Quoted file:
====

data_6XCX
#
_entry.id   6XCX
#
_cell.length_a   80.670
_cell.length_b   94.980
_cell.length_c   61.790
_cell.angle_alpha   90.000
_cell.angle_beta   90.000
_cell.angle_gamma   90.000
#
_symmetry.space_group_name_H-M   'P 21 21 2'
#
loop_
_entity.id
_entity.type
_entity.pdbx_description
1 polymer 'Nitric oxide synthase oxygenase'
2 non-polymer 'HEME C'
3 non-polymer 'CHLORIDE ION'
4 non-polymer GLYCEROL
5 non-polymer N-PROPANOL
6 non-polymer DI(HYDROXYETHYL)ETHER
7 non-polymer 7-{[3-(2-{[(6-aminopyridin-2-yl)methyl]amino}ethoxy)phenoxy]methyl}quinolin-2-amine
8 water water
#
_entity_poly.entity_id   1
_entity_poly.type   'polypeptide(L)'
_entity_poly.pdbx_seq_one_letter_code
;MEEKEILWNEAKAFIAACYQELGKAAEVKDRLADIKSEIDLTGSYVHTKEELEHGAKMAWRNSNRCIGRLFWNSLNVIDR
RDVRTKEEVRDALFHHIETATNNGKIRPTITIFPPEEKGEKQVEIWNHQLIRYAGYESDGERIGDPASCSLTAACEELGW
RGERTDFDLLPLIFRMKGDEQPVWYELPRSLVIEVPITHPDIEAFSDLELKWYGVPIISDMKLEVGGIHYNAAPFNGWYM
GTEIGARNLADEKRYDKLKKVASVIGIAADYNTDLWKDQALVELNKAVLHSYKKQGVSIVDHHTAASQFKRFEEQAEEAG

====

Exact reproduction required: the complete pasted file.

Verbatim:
data_6XCX
#
_entry.id   6XCX
#
_cell.length_a   80.670
_cell.length_b   94.980
_cell.length_c   61.790
_cell.angle_alpha   90.000
_cell.angle_beta   90.000
_cell.angle_gamma   90.000
#
_symmetry.space_group_name_H-M   'P 21 21 2'
#
loop_
_entity.id
_entity.type
_entity.pdbx_description
1 polymer 'Nitric oxide synthase oxygenase'
2 non-polymer 'HEME C'
3 non-polymer 'CHLORIDE ION'
4 non-polymer GLYCEROL
5 non-polymer N-PROPANOL
6 non-polymer DI(HYDROXYETHYL)ETHER
7 non-polymer 7-{[3-(2-{[(6-aminopyridin-2-yl)methyl]amino}ethoxy)phenoxy]methyl}quinolin-2-amine
8 water water
#
_entity_poly.entity_id   1
_entity_poly.type   'polypeptide(L)'
_entity_poly.pdbx_seq_one_letter_code
;MEEKEILWNEAKAFIAACYQELGKAAEVKDRLADIKSEIDLTGSYVHTKEELEHGAKMAWRNSNRCIGRLFWNSLNVIDR
RDVRTKEEVRDALFHHIETATNNGKIRPTITIFPPEEKGEKQVEIWNHQLIRYAGYESDGERIGDPASCSLTAACEELGW
RGERTDFDLLPLIFRMKGDEQPVWYELPRSLVIEVPITHPDIEAFSDLELKWYGVPIISDMKLEVGGIHYNAAPFNGWYM
GTEIGARNLADEKRYDKLKKVASVIGIAADYNTDLWKDQALVELNKAVLHSYKKQGVSIVDHHTAASQFKRFEEQAEEAG